The issues of media ownership concentration and
the formulation and implementation of an effective media legislation
received considerable attention in recent years. Within the Media
Watch program, we drew attention to the threat these issues pose
to media pluralism in 2002 based on the analysis made by Sandra
B. Hrvatin and Lenart Kueie. One year later, in 2003, a regional
research and advocacy project was proposed and approved. It was
carried out from July 2003 to June 2004 by the Peace Institute
within the South East European Network for the Professionalisation
of the Media (SEENPM). Its goal was to bring together the post-socialist
European countries and initiate a debate about media concentration
and potential changes in public policies in this Weld.
This book contains the regional overview compiled on the basis
of the 18 country reports written for this project, the full text
of the Slovenian report and the conclusions and recommendations
of the international conference organized upon the conclusion of
The objective of the regional research and advocacy project was
to examine the media ownership situation in the countries of South
East Europe and eu member states from Central and Eastern Europe.
The emphasis was on the legal framework and the mechanisms employed
by individual countries to implement legal provisions, the privatisation
process, the ownership structure of the main media outlets and
the influence of media ownership on the pluralism and independence
of the media.
Eighteen researchers and journalists from Albania, Bosnia and
Herzegovina, Bulgaria, Croatia, Czech Republic, Hungary, Estonia,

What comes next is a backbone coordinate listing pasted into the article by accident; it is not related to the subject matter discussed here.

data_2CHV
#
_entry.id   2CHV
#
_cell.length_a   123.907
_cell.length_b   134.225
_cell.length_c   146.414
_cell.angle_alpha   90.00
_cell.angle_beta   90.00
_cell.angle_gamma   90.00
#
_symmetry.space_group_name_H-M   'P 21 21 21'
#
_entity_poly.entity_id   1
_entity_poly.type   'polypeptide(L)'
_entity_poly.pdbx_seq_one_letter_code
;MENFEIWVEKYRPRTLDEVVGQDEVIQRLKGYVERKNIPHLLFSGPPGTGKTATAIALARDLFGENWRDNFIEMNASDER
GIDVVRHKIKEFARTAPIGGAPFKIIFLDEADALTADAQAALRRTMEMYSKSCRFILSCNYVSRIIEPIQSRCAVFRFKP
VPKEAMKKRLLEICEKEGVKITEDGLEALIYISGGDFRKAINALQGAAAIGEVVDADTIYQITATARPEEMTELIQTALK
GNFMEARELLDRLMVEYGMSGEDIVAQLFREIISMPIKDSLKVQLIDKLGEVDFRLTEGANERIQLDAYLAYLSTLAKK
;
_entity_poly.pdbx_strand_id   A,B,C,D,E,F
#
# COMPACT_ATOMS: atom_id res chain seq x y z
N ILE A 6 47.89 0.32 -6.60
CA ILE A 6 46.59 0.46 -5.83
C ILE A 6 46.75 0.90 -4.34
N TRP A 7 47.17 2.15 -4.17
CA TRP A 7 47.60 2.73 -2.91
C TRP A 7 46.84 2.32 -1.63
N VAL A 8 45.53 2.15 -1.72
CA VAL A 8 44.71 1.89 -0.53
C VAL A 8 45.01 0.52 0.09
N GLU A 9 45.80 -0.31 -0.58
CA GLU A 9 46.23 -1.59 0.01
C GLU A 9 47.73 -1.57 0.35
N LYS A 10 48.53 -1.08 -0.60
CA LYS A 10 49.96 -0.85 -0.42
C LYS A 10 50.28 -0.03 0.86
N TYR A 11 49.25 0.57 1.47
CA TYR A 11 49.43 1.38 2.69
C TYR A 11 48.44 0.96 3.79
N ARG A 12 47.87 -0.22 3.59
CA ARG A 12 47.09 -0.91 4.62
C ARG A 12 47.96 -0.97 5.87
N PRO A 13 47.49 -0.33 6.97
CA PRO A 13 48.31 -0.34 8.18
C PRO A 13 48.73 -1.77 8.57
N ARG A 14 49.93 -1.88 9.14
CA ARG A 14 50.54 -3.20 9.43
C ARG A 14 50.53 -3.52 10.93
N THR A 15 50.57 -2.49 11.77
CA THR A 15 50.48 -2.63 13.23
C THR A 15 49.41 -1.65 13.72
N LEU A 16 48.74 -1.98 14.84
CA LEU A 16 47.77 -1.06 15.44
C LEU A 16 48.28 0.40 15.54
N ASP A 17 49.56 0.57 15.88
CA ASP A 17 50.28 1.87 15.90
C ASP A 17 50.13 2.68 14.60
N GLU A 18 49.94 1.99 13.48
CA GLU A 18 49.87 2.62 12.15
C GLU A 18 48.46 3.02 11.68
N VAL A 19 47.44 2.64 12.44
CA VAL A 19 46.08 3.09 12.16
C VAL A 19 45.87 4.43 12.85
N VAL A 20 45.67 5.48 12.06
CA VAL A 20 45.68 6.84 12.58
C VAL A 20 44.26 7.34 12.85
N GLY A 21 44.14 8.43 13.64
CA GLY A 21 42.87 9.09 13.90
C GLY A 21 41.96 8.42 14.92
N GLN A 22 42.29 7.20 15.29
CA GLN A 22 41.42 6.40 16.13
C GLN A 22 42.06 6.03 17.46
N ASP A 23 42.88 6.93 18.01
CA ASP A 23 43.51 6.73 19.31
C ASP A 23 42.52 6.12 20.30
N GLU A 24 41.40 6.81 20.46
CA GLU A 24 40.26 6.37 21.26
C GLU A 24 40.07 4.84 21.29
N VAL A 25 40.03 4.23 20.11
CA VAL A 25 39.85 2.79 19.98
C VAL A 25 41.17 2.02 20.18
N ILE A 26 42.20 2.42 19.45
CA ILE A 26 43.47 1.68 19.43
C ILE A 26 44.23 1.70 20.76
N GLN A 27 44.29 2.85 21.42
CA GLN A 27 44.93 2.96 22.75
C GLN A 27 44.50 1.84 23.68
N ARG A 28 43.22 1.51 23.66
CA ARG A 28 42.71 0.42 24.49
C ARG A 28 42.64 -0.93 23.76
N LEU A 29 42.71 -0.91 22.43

Kosovo/a, Latvia, Lithuania, Macedonia, Moldova, Montenegro, Poland,
Romania, Serbia, Slovakia, and Slovenia, collected and analysed
relevant data from October 2003 to February 2004.
The reports resulting from this project, including the regional
overview, reXect the situation at the end of 2003/ beginning of
2004. However, media markets in these countries are dynamic, with
ownership structures and the number of media outlets changing virtually
on a daily basis, and media legislations being continually amended.
So, inevitably, certain data in these reports had become obsolete
by the time of their publication. Nevertheless, the collected data
clearly expose the patterns that underlie the media market operation
and regulators’ and media owners’ behavior in the countries under
consideration i.e., their impact on media pluralism and independence.
The reports submitted in this project can be found at www.mirovni-institut.si/media_ownership and
they have also been published in the book entitled Media Ownership
and Its Impact on Media Independence and Pluralism (available
only in English). The international conference, organised in cooperation
with the Council of Europe upon the conclusion of the project,
took place on June 11 and 12 in Bled (see www.mirovni-institut.si/media_ownership/conference).
Our partner organisations and researchers from participating countries
are responsible for the publication of the findings of the project
translated into their local languages and organisation of public
The project was carried out with the support of the Media Program
of the Open Society Institute, the Guardian Foundation and the
Fresta program funded by the Danish government, and in cooperation
with the media centers and institutes, members of the South East
European Network for the Professionalisation of the Media, several
university departments and Open Society Institute national foundations
in the participating countries.
The project advisory board that extensively participated in the
conceptualisation and execution of this project consisted of Poul
Erik Nielsen, University of Aarhus, Ian Wrigh and Mark Milner,
the Guardian, Algirdas Lipstas, Open Society Institute, and Sandra
B. Hrvatin, Faculty of Social Science and the Peace Institute.
The team at the Peace Institute that enthusiastically led the
project included Brankica Petković, Sandra B. Hrvatin, Lenart J.
Kučić, Olga Vuković, Soren Kloughart and Neva Nahtigal.
The reports drawn for this project and effort invested in their
preparation and presentation derive from the belief that the issue
of media ownership increasingly shapes the way in which the media
relate to public interest and citizens’ rights.